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King Arthur to set up court in Nashville

For one week, Nashville, Tenn. theater fans will have the opportunity to experience the drama, gallantry and chivalry of the golden age of Camelot in Lerner and Loewe’s innovative retelling of King Arthur’s legendary story.

“Camelot” is a refreshing look into the lives of King Arthur, his wife Guenevere, the trusted knight Sir Lancelot and Arthur’s illegitimate son Mordred.

The show begins with King Arthur marrying Guenevere and establishing the Knights of the Round Table and rules of chivalry for the knights so they do good instead of pillage and fight.

All is right in the world of Camelot until Mordred appears seeking revenge on King Arthur for abandoning him. Mordred begins a series of events that destroys the utopia of Camelot and forces it into war.

Kasidy Devlin, who portrays the conniving, vengeful Mordred, described the show and his part in it.

Devlin recently finished touring with Monty Python’s “Spamalot” as Sir Robin and has been seen in many Shakespeare productions and was featured last year in a production of “As You Like It” in Stratford-Upon-Avon, the birthplace of William Shakespeare.

How would you describe your role in “Camelot” in your own words?

KD: In Dante’s Inferno, Mordred is in the lowest circle of hell, the circle reserved for traitors. He is pure villain, the anti-Lancelot. In our adaptation of the classic musical, we treated Mordred as such. He’s charming, charismatic, funny, dangerous and driven. He appears in Act 2, and sets the entire show in action.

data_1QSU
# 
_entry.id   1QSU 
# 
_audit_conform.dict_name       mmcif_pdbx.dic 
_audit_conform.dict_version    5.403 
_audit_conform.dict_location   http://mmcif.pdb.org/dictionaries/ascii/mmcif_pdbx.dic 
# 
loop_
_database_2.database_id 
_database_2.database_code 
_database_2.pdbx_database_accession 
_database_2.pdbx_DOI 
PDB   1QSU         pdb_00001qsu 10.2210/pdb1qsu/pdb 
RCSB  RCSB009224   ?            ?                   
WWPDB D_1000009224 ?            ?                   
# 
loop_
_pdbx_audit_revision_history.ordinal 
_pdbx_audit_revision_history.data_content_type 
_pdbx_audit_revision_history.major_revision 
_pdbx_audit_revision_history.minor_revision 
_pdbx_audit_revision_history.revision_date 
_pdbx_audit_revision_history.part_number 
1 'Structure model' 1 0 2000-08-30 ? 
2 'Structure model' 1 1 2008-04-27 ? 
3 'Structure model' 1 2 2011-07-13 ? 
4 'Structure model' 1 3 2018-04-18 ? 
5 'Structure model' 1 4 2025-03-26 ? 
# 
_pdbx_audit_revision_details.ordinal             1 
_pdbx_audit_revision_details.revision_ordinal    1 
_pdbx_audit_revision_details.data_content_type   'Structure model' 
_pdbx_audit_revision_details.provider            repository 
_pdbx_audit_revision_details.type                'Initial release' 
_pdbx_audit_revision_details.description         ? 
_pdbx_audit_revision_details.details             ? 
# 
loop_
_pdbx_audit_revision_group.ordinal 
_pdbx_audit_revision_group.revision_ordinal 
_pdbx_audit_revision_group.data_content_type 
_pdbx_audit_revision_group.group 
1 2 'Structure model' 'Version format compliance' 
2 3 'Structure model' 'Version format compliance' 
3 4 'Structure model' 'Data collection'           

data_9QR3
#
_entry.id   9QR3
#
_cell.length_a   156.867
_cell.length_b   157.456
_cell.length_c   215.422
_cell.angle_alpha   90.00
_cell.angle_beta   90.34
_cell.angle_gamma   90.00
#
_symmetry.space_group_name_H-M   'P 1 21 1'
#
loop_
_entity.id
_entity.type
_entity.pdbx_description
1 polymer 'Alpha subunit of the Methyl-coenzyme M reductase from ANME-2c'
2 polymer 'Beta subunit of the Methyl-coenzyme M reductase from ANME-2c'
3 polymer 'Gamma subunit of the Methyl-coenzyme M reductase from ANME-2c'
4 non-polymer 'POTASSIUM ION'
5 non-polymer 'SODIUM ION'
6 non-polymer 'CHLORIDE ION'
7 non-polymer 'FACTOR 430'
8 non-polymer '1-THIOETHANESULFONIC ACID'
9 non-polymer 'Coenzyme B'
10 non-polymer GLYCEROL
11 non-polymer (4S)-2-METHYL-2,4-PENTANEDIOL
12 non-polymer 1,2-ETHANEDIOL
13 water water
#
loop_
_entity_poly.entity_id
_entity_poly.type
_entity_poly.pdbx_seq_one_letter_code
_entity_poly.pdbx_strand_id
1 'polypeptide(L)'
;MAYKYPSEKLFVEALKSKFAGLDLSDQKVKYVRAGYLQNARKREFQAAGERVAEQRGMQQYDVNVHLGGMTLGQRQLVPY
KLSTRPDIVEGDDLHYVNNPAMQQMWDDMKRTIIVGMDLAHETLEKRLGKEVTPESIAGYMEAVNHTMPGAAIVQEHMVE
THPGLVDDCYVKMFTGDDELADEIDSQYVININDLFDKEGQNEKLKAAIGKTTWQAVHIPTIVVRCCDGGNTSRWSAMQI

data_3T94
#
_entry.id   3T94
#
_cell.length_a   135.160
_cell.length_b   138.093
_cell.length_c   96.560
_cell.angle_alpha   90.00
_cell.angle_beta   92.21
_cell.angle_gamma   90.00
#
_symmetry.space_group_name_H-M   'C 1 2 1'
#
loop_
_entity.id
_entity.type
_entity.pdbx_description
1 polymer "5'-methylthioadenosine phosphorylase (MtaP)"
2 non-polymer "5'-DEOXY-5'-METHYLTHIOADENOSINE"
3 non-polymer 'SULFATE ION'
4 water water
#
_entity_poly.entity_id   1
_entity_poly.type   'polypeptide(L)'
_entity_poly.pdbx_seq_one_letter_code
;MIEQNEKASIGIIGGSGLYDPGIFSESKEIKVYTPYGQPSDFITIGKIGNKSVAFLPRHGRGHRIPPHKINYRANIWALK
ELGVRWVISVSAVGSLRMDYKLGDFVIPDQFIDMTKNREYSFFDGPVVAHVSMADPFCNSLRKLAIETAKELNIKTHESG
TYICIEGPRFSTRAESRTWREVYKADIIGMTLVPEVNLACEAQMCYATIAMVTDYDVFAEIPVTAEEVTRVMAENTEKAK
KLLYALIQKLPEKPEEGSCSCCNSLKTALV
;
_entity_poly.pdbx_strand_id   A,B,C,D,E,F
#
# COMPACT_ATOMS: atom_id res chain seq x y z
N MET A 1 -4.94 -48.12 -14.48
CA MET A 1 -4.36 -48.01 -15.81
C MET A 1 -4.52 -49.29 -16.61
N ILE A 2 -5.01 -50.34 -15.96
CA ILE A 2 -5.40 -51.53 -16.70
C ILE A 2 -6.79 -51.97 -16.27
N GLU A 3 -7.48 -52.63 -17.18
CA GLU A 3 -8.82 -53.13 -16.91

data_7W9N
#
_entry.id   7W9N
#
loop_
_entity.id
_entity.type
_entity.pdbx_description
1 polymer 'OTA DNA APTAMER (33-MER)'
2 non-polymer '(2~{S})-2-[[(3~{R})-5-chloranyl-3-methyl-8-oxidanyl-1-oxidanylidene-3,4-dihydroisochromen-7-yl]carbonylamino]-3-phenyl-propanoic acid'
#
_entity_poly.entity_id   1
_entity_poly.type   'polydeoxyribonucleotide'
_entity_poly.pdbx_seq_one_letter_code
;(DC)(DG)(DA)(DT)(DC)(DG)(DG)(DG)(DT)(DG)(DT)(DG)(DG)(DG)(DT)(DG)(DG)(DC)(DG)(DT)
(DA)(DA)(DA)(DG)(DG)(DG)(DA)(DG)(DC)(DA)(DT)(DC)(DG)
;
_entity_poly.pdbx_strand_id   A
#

How long have you been a part of this production?

KD: I was first involved when the production was only an idea. We had been touring “Spamalot” for three years and had just wrapped in Washington, D.C. At the closing night gala, director Michael McFadden and I talked about this concept of a “Camelot” for a modern audience. Mordred came up, and we talked how we didn’t buy the foppish way he had been played in the past. Images of Edmond from “King Lear” and “Richard III” came up. 15 months later we started rehearsals in NYC.

How do you feel about this role? What are your favorite moments?

KD: I’m delighted with how this version of Mordred has been received. Director Michael McFadden has given me very generous freedom to keep the role fresh and spontaneous every night. [Mordred]’s aware of the audience, aware of the play and is able to cheat at the game and still win. I really savor every moment he’s on stage, but my favorites are when he’s alone with the audience. I really listen to what type of audience we have that night, talk to them, hear how they respond, make eye contact.

I noticed that you have several Shakespearean acting credits – how does this role compare to your previous experiences?

KD: I would say that most of my experience is in Shakespeare. The story of King Arthur is really very Shakespearean. It’s grand in scale, but human in story. Epic meets chamber.

What are you most excited about when it comes to this production?

KD: How fresh this story is. There are two types of audience members I’ve met: those who love the original and those who find it dated. What director Michael McFadden has done is focused the musical on the story. The new orchestrations are just as lush but percussive and driven. It’s a perfect balancing act. The show is both epic and intimate. The pacing is breakneck, the passions are realistic and human, and the final 20 minutes are truly thrilling. All the knights have been trained with real steel broadswords, and we have some powerful fights. A perfect duet of modern retelling and respect for the original.

Packed with action, including genuine sword-fighting sequences, “Camelot” is both exciting and intriguing. “Camelot” will be performed every night between Nov. 4 and Nov. 9, with two shows both Saturday and Sunday.

Tickets are available through TPAC’s website, Belmont students will receive a student saver discount by using promo code “BELMONT” when checking out.

Photo credit: “Camelot” Touring Company

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